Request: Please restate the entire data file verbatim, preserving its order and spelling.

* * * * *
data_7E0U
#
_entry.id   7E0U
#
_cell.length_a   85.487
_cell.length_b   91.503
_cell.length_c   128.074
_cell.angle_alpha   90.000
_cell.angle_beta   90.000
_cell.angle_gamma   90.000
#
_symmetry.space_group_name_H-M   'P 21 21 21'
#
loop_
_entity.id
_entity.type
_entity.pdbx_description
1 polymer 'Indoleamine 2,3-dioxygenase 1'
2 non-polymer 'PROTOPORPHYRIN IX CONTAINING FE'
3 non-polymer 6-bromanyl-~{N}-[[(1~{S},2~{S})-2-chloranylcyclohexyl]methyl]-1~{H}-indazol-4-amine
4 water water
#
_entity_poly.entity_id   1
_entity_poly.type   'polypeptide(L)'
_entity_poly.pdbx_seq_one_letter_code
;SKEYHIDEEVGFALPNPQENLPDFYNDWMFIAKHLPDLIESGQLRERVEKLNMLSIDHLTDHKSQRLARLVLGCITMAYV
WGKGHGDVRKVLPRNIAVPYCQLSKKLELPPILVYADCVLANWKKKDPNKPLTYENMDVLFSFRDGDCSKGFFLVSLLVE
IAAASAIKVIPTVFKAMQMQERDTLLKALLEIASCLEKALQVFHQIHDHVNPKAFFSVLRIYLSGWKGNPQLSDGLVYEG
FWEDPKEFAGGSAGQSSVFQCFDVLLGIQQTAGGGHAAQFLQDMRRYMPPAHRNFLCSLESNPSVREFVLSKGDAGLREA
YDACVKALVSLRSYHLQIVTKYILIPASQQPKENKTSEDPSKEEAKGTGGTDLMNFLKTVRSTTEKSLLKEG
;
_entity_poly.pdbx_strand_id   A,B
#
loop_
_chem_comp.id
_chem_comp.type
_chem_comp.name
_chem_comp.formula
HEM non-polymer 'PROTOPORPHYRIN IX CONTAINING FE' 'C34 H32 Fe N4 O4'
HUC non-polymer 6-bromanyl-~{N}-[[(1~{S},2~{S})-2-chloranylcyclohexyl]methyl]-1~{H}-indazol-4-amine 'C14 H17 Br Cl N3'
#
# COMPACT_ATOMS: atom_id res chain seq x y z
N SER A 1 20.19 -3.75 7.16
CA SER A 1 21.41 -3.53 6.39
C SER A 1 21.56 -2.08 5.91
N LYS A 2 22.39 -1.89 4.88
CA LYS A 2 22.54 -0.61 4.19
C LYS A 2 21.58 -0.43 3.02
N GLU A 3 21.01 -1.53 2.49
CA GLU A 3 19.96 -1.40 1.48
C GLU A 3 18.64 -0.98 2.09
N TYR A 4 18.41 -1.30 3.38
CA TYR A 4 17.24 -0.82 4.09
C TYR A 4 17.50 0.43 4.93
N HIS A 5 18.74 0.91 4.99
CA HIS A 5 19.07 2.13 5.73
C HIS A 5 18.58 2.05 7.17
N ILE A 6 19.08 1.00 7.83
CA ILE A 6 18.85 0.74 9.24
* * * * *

data_7E0U
#
_entry.id   7E0U
#
_cell.length_a   85.487
_cell.length_b   91.503
_cell.length_c   128.074
_cell.angle_alpha   90.000
_cell.angle_beta   90.000
_cell.angle_gamma   90.000
#
_symmetry.space_group_name_H-M   'P 21 21 21'
#
loop_
_entity.id
_entity.type
_entity.pdbx_description
1 polymer 'Indoleamine 2,3-dioxygenase 1'
2 non-polymer 'PROTOPORPHYRIN IX CONTAINING FE'
3 non-polymer 6-bromanyl-~{N}-[[(1~{S},2~{S})-2-chloranylcyclohexyl]methyl]-1~{H}-indazol-4-amine
4 water water
#
_entity_poly.entity_id   1
_entity_poly.type   'polypeptide(L)'
_entity_poly.pdbx_seq_one_letter_code
;SKEYHIDEEVGFALPNPQENLPDFYNDWMFIAKHLPDLIESGQLRERVEKLNMLSIDHLTDHKSQRLARLVLGCITMAYV
WGKGHGDVRKVLPRNIAVPYCQLSKKLELPPILVYADCVLANWKKKDPNKPLTYENMDVLFSFRDGDCSKGFFLVSLLVE
IAAASAIKVIPTVFKAMQMQERDTLLKALLEIASCLEKALQVFHQIHDHVNPKAFFSVLRIYLSGWKGNPQLSDGLVYEG
FWEDPKEFAGGSAGQSSVFQCFDVLLGIQQTAGGGHAAQFLQDMRRYMPPAHRNFLCSLESNPSVREFVLSKGDAGLREA
YDACVKALVSLRSYHLQIVTKYILIPASQQPKENKTSEDPSKEEAKGTGGTDLMNFLKTVRSTTEKSLLKEG
;
_entity_poly.pdbx_strand_id   A,B
#
loop_
_chem_comp.id
_chem_comp.type
_chem_comp.name
_chem_comp.formula
HEM non-polymer 'PROTOPORPHYRIN IX CONTAINING FE' 'C34 H32 Fe N4 O4'
HUC non-polymer 6-bromanyl-~{N}-[[(1~{S},2~{S})-2-chloranylcyclohexyl]methyl]-1~{H}-indazol-4-amine 'C14 H17 Br Cl N3'
#
# COMPACT_ATOMS: atom_id res chain seq x y z
N SER A 1 20.19 -3.75 7.16
CA SER A 1 21.41 -3.53 6.39
C SER A 1 21.56 -2.08 5.91
N LYS A 2 22.39 -1.89 4.88
CA LYS A 2 22.54 -0.61 4.19
C LYS A 2 21.58 -0.43 3.02
N GLU A 3 21.01 -1.53 2.49
CA GLU A 3 19.96 -1.40 1.48
C GLU A 3 18.64 -0.98 2.09
N TYR A 4 18.41 -1.30 3.38
CA TYR A 4 17.24 -0.82 4.09
C TYR A 4 17.50 0.43 4.93
N HIS A 5 18.74 0.91 4.99
CA HIS A 5 19.07 2.13 5.73
C HIS A 5 18.58 2.05 7.17
N ILE A 6 19.08 1.00 7.83
CA ILE A 6 18.85 0.74 9.24